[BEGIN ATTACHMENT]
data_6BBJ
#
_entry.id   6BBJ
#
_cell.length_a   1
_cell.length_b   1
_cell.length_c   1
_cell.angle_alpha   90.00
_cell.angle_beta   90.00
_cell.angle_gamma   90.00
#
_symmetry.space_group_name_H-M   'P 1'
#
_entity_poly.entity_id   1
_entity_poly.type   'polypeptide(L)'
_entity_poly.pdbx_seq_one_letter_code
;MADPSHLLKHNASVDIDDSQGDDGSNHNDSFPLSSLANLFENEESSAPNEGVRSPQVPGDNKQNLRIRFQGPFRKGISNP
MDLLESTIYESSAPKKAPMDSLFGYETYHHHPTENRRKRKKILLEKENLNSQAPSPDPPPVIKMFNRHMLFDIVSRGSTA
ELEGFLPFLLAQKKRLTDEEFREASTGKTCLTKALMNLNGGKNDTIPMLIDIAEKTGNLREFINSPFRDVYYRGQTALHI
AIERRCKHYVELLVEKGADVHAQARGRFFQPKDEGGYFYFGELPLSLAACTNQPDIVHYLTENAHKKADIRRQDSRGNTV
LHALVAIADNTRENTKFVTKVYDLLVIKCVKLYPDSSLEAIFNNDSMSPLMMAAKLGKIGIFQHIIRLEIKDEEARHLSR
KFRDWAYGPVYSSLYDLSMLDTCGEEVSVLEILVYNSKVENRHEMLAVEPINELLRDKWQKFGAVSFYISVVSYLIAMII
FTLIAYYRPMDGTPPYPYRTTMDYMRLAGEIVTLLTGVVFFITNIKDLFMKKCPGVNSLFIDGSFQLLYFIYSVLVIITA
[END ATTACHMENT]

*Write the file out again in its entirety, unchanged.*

data_6BBJ
#
_entry.id   6BBJ
#
_cell.length_a   1
_cell.length_b   1
_cell.length_c   1
_cell.angle_alpha   90.00
_cell.angle_beta   90.00
_cell.angle_gamma   90.00
#
_symmetry.space_group_name_H-M   'P 1'
#
_entity_poly.entity_id   1
_entity_poly.type   'polypeptide(L)'
_entity_poly.pdbx_seq_one_letter_code
;MADPSHLLKHNASVDIDDSQGDDGSNHNDSFPLSSLANLFENEESSAPNEGVRSPQVPGDNKQNLRIRFQGPFRKGISNP
MDLLESTIYESSAPKKAPMDSLFGYETYHHHPTENRRKRKKILLEKENLNSQAPSPDPPPVIKMFNRHMLFDIVSRGSTA
ELEGFLPFLLAQKKRLTDEEFREASTGKTCLTKALMNLNGGKNDTIPMLIDIAEKTGNLREFINSPFRDVYYRGQTALHI
AIERRCKHYVELLVEKGADVHAQARGRFFQPKDEGGYFYFGELPLSLAACTNQPDIVHYLTENAHKKADIRRQDSRGNTV
LHALVAIADNTRENTKFVTKVYDLLVIKCVKLYPDSSLEAIFNNDSMSPLMMAAKLGKIGIFQHIIRLEIKDEEARHLSR
KFRDWAYGPVYSSLYDLSMLDTCGEEVSVLEILVYNSKVENRHEMLAVEPINELLRDKWQKFGAVSFYISVVSYLIAMII
FTLIAYYRPMDGTPPYPYRTTMDYMRLAGEIVTLLTGVVFFITNIKDLFMKKCPGVNSLFIDGSFQLLYFIYSVLVIITA